An epic learning experience, on a truly heroic scale

by Josephine Graham @iojosy

I can’t exactly
remember the first time I noticed #CommsHero. It was a couple of years ago,
maybe slightly more. There I was, a peaceful citizen of the world of work-related
social networking, wandering amiably along the streets of Twitter City, when I
looked up and spotted a dazzling streak, way up high.

Was it a bird? Was it
a meme? No, it was #CommsHero!

I watched in wonder as
our champion zipped about the Twittersphere, anointing and applauding worthy
#CommsHero types as it went.

Gosh, I pondered. How
does one become accepted into this illustrious alliance?

It seemed like the
coolest club in town, so I typed ‘aspiring #CommsHero’ into my Twitter biog and
waited to see what might happen next…

OK, let’s pause there. Before anyone gets too excited, this
story doesn’t continue with Christopher Reeve/Dean Cain/Henry Cavill (delete
according to demographic) swooping down to rescue me from Lex Luthor just
before he brainwashes me into producing tedious and unengaging comms.

Rather more prosaically, a few months later I saw a tweet
about the 2018 #CommsHero event in Leeds, and resolved to get a ticket. (Easier
said than done when you work in local government, but we’ll chat more about
that another time.)  Lucky me, I live in
Leeds, so at least I didn’t need to fill out a purchase req. for the bus fare.

I was super-excited about meeting my #CommsHeroes IRL
(that’s In Real Life by the way) and that probably overshadowed how I felt
about the speakers. I was looking forward to seeing the ‘Innocent lady’ (Helena
Langdon), the crafty and creative Doncaster Council lot and the very lovely
Helen Reynolds. To my very great shame I hadn’t actually heard of Grant Leboff
(I’m not from a sales and marketing background, what can I say, I’M SORRY!)

I was blown away by how much the event exceeded my
expectations. Hearing from Mr Leboff was worth the ticket price alone. The way
he clarified what it actually means to engage, why we need to create content
that has intrinsic value and just how much content is the right amount – I felt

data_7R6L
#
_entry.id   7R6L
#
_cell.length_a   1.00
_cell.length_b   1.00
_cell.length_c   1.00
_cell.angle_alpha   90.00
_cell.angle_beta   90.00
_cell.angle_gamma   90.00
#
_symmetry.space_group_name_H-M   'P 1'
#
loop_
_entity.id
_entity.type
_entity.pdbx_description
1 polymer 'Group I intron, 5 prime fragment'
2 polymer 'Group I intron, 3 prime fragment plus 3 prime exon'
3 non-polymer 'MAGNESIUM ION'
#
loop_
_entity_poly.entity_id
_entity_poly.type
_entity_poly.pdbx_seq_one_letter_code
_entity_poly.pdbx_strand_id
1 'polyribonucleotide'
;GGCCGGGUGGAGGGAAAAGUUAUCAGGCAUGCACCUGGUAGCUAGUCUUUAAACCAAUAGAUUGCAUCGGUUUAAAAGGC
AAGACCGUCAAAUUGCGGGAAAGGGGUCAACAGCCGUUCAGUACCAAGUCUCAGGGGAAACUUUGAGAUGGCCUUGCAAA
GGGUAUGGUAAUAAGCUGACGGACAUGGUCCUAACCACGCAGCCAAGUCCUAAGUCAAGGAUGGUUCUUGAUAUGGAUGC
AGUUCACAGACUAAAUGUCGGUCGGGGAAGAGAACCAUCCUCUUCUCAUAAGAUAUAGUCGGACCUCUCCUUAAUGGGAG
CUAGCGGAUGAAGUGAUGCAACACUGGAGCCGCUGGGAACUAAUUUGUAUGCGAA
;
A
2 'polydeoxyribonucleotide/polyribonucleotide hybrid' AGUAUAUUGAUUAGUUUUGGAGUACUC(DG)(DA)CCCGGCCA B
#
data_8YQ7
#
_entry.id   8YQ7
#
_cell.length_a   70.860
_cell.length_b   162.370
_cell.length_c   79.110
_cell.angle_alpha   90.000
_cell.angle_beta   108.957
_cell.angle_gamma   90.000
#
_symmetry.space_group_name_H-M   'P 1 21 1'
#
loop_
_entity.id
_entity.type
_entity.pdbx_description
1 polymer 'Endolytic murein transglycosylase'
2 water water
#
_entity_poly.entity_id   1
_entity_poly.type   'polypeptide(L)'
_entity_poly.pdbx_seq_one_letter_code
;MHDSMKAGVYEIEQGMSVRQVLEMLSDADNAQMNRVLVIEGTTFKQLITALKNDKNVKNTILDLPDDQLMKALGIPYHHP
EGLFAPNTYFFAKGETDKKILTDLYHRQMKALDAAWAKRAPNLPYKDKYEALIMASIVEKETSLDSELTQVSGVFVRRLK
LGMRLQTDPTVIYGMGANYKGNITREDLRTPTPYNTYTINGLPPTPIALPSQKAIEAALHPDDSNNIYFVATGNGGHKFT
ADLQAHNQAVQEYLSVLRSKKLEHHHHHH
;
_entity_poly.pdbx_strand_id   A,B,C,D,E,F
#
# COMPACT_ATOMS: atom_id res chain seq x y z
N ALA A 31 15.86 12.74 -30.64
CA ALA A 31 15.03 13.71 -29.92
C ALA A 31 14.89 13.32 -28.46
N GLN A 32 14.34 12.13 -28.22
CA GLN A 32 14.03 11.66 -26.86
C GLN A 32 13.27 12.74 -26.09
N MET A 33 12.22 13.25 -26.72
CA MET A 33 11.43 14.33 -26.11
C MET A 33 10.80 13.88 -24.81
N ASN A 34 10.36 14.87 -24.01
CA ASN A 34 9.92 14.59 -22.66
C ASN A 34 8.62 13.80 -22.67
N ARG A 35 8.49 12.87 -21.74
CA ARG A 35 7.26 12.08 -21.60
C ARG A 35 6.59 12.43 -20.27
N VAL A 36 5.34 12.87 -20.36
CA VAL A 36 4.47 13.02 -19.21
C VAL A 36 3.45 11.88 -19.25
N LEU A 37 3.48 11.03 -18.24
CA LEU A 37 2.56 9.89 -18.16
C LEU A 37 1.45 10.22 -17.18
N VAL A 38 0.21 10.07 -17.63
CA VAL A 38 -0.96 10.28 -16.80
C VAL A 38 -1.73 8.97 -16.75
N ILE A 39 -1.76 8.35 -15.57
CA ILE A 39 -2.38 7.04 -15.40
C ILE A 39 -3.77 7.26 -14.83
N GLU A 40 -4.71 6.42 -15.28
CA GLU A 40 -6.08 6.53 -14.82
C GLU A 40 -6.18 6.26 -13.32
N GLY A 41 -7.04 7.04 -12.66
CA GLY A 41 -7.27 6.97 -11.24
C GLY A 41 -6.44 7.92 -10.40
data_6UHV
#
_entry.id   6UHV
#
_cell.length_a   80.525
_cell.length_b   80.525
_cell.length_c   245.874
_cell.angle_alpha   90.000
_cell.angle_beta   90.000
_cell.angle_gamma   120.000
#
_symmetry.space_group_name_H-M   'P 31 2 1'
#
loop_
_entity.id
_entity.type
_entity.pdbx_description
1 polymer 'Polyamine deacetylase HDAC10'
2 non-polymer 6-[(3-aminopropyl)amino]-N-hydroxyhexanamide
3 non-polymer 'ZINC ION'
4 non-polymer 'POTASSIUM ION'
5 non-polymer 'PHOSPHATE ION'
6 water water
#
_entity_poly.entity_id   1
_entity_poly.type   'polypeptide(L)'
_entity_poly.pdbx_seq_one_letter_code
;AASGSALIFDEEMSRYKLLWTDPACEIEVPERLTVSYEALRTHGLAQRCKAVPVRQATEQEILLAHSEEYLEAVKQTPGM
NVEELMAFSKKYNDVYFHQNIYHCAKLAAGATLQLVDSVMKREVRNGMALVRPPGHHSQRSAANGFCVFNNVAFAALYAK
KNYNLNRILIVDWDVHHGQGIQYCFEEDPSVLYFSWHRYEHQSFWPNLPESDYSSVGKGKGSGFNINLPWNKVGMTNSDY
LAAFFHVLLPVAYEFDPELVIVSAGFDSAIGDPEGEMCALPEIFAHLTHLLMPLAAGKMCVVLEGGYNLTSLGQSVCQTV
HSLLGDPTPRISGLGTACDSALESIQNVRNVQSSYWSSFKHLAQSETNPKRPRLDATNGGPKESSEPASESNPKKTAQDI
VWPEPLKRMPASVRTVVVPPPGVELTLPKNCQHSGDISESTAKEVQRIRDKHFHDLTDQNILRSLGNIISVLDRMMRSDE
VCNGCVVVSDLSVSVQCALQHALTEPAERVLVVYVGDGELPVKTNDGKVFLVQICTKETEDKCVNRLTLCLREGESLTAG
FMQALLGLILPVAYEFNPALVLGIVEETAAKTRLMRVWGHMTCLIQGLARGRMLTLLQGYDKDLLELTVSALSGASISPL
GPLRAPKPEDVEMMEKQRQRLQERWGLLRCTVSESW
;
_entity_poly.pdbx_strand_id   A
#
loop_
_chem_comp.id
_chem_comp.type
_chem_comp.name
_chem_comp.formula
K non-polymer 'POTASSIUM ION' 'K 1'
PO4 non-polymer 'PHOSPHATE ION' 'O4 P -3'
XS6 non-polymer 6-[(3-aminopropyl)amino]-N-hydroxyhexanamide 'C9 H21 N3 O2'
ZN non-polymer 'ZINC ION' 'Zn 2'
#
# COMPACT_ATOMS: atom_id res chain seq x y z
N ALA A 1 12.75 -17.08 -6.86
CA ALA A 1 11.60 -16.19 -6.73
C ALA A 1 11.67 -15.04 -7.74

like someone had placed a tube in my ear, syphoning incredible insights directly
into my brain. The number of times I have mentally referred back to that over
the last year... well to be honest I wasn’t actually counting but it’s been
quite a few.

Every speaker had something different to offer and I haven’t
even mentioned all the fun stuff and freebies yet. The CommsHero guys go all
out to make all the delegates feel special, with personalised swag and lots of
super goodies including (last year at least) everyone’s favourite Krispy Kreme
doughnuts and a crate full of Innocent smoothies.

So, yes, the event was pretty special, which is why I am
going again this year. The #FOMO would have been too much to bear.

But before you rush off to get your ticket, or quietly
congratulate yourself for already having yours, there is one more quick point
to make.

Blogs are not marketing copy, they should be written from
the heart. And when the #CommsHero 2019 event theme is authenticity, this is
doubly important.

Over the last couple of years I’ve been maximising every
learning experience I can get. I go to anything I can that’s free or local, and
I’ll go further afield to connect with like-minded people. Working in
cash-strapped local government, I pay for a lot of stuff myself.  I get involved, I contribute to the comms
community and I have fun doing it. I’ve made good friends along the way and
found that there are some really special people out there, who want to make our
profession better, and make being part of our profession better for all of us
working in it.

I admire the #CommsHero brand because it is supportive,
celebratory, inclusive and genuine. What I know now, that I didn’t know when I
first saw that heroic cape zooming across the digital sky, is that everyone can
be a member of the club. You don’t need to go to the event (although I would
recommend it!), or know a secret code, you just need to be authentically you,
caring about what you do, doing your best to connect and share, and learning as
you go along.

So if you are going to the event on 6 June I’ll see you
there. In the meantime, I’m just going to practice wearing my cape.